C-arm Positioning Is a Significant Source of Radiation in Spine Surgery.
STUDY DESIGN: Prospective chart review. OBJECTIVE: It is well-known that radiation exposure during minimally invasive spine procedures can be substantial. Less interest has focused on setup radiation exposure before incision, including preoperative images used for surgical approach. The present study seeks to better quantify the significance of setup radiation in the total radiation exposure of minimally invasive spine surgery. SUMMARY OF BACKGROUND DATA: Radiographic localization is necessary in minimally invasive spine procedures to visualize anatomy, but increased radiation exposure is associated with health risks. Preoperative imaging for anatomical localization has not been previously analyzed as an appreciable source of radiation. METHODS: From an institutional review board-approved database of more than 1100 procedures, the minimally invasive spine cases with recorded set-up radiation were extracted. The total radiation, set-up radiation, and procedure type data were evaluated. Statistics were generated using a chi-squared analysis. RESULTS: Set-up and total radiation data were collected for 270 spine surgeries performed by four surgeons at two locations. There were 30 thoracic and 240 thoracolumbar/lumbar cases; 78 anterior and 192 posterior cases. Average total radiation (set-up and intraoperative) was 8.04 rad, and average setup radiation was 1.90 rad (28%, std 2.97 rad) across all cases. On average for the thoracolumbar/lumbar cases, set-up radiation accounted for almost 25% of total radiation with 1.76 rad from setup out of 8.16 rad total. Thoracic-only cases often necessitated even more images for localization, generating an average set-up/total percentage of 52%. Across all procedures, set-up radiation significantly increased the total radiation exposure because it accounted for more than 25% of the total procedure. CONCLUSION: Radiation exposure during preoperative localization can be substantial. Operating room personnel should recognize the high percentage of radiation that occurs during set-up, and merit should be given to techniques and technologies that can limit unnecessary radiation exposure during this portion of the procedure. LEVEL OF EVIDENCE: 2.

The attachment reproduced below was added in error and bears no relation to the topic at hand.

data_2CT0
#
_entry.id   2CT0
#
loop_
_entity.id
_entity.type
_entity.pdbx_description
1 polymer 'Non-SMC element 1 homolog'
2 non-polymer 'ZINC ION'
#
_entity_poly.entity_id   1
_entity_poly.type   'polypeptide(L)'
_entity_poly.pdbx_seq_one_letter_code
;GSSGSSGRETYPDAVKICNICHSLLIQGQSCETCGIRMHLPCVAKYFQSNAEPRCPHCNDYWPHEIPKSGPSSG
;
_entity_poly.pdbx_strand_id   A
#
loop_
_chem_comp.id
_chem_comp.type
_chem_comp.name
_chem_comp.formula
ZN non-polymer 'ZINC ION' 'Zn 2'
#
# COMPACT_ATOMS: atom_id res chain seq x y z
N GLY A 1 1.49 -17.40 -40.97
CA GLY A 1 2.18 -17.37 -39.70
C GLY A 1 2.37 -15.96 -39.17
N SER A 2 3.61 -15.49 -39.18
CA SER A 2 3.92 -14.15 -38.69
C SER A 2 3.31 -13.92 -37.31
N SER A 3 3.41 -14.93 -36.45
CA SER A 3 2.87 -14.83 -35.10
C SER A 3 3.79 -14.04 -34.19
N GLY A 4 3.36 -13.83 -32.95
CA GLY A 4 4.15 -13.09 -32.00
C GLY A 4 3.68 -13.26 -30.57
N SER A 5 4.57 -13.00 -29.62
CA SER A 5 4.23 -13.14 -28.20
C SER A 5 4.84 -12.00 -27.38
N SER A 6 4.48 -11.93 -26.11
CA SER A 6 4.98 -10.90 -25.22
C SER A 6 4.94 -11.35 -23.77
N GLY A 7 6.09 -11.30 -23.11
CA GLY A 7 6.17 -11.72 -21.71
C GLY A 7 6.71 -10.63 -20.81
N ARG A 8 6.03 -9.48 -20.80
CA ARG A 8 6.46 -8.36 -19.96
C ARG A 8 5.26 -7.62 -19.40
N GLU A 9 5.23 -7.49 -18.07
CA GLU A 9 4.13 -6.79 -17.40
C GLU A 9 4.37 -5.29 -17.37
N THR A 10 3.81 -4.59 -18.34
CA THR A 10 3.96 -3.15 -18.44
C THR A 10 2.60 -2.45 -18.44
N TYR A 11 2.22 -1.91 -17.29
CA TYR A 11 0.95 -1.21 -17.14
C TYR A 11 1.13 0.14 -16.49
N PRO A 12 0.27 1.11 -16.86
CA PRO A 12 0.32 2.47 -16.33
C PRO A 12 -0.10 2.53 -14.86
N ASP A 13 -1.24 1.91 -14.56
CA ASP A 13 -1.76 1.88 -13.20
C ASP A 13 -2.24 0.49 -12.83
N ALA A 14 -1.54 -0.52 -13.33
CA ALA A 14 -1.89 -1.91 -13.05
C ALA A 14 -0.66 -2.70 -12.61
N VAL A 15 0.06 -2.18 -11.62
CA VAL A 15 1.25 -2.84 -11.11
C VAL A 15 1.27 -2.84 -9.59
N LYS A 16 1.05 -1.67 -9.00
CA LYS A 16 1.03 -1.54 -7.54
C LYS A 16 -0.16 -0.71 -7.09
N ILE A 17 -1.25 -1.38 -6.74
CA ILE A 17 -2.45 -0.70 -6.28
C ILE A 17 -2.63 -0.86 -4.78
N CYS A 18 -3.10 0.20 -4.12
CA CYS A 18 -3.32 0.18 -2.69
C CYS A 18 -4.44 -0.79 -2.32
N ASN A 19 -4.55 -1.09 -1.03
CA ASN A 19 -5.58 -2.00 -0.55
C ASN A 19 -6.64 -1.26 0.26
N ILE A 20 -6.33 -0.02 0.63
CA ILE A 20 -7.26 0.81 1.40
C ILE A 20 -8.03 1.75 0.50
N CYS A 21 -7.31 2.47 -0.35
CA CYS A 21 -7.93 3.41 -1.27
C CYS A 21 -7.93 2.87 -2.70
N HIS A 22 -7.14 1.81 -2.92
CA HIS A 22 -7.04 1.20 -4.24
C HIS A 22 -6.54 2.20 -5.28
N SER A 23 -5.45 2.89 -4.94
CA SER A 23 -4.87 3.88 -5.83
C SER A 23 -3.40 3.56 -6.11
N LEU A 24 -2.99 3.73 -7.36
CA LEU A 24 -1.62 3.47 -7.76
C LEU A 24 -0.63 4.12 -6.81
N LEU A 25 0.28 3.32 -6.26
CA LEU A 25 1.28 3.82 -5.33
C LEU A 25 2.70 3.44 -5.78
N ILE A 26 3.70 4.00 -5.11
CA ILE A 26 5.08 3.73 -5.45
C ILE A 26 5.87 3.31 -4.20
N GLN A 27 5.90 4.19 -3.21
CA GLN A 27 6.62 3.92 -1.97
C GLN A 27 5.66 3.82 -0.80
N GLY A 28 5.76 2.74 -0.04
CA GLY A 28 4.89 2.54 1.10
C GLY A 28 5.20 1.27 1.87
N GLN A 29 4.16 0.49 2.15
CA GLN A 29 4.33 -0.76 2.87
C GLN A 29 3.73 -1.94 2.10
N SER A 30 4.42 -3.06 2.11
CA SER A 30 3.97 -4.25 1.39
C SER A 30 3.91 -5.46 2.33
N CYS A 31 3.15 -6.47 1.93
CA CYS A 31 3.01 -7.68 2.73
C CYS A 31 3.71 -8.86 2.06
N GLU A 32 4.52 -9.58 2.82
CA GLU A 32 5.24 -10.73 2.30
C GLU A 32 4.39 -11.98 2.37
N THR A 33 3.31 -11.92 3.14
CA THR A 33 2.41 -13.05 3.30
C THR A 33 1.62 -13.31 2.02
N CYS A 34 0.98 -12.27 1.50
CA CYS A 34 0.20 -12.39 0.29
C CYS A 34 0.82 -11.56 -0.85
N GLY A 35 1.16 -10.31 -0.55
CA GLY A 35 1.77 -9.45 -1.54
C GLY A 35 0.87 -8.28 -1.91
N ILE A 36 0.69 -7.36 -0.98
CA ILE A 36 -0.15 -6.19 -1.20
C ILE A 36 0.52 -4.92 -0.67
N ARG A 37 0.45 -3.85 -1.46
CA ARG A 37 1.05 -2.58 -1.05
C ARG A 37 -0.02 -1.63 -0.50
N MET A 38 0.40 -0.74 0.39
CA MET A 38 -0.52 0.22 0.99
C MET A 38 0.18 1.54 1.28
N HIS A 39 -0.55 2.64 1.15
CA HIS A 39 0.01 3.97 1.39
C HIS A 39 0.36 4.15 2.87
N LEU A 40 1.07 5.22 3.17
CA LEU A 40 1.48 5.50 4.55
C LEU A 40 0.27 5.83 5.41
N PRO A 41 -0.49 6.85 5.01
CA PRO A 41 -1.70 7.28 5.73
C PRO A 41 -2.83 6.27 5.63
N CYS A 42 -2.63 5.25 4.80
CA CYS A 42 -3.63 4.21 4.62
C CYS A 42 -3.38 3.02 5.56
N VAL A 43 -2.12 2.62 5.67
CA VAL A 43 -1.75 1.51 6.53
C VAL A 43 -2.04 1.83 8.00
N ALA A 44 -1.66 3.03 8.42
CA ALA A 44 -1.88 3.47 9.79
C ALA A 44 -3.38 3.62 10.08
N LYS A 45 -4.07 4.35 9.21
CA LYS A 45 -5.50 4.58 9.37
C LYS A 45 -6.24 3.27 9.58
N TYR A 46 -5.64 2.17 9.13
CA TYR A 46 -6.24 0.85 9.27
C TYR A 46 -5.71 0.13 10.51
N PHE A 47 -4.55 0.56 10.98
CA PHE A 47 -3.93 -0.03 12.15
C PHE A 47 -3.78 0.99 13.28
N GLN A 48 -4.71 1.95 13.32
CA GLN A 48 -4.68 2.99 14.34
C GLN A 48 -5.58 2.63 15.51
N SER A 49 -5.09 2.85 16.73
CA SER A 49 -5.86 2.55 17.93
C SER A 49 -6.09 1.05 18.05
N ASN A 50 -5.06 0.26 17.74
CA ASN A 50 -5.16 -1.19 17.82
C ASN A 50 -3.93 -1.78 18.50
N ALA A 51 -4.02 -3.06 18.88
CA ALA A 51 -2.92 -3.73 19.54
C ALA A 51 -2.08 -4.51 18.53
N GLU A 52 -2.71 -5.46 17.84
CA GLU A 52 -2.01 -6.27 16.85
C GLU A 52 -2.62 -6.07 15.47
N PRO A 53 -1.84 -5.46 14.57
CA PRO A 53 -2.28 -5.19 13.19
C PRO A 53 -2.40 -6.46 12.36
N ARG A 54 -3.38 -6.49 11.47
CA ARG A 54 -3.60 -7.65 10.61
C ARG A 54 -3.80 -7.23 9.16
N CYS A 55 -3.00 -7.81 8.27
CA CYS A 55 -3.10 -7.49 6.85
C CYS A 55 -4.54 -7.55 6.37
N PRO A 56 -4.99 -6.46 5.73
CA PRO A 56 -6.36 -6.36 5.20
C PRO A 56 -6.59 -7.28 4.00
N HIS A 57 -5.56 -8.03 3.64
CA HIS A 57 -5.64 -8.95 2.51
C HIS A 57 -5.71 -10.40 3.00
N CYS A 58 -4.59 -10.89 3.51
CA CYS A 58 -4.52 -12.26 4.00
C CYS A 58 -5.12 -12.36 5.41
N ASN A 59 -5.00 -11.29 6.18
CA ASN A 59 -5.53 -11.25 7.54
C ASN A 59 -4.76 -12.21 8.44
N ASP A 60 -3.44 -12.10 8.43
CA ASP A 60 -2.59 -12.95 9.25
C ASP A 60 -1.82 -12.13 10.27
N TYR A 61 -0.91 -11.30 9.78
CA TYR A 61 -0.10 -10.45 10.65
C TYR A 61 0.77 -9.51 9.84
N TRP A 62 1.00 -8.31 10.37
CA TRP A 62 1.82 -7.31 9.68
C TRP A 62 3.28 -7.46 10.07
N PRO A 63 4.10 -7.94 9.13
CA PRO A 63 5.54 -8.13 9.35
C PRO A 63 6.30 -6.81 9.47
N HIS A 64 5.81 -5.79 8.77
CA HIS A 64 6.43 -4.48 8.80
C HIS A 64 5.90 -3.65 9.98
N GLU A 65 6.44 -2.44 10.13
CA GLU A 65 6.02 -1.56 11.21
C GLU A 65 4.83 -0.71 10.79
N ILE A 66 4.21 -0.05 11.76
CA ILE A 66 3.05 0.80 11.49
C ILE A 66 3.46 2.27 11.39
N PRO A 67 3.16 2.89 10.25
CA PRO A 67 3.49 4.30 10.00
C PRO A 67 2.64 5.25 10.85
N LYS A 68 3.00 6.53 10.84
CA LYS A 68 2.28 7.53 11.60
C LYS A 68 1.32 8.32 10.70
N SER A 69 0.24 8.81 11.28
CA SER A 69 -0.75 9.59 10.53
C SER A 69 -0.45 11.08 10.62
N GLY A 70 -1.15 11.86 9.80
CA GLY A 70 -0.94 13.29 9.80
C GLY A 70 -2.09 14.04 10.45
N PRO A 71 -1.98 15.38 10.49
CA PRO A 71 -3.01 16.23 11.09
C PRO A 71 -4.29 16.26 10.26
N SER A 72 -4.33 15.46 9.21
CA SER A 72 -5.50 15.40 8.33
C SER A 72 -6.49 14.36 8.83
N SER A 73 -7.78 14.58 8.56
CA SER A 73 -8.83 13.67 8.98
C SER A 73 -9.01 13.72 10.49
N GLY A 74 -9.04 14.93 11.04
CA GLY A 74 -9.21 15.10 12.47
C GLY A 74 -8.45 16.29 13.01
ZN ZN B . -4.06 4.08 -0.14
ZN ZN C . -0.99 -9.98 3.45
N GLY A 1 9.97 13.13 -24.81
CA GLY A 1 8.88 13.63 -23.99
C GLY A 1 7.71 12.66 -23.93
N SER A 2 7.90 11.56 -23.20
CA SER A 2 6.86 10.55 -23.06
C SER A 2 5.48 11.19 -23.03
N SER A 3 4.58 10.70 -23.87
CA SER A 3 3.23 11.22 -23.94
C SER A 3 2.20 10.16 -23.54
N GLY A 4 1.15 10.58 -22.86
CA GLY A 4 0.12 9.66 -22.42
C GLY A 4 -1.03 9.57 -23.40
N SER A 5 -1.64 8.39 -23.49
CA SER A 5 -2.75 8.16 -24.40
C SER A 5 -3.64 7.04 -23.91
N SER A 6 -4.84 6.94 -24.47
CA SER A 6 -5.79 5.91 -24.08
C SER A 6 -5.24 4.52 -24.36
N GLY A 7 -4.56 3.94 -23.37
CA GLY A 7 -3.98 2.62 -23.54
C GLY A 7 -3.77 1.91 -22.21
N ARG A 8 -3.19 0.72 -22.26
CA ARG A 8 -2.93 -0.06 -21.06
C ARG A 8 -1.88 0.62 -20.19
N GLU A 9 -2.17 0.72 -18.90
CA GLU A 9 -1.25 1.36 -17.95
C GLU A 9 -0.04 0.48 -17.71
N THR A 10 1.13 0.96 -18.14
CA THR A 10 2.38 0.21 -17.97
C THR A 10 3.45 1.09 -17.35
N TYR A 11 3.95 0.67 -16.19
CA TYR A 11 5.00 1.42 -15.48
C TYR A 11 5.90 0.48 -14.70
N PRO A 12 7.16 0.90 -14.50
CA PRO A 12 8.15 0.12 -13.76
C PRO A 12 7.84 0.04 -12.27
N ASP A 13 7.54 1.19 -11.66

Reiser, EW; Desai, R; Byrd, SA; Farber, H; Chi, D; Idler, CS; Isaacs, RE
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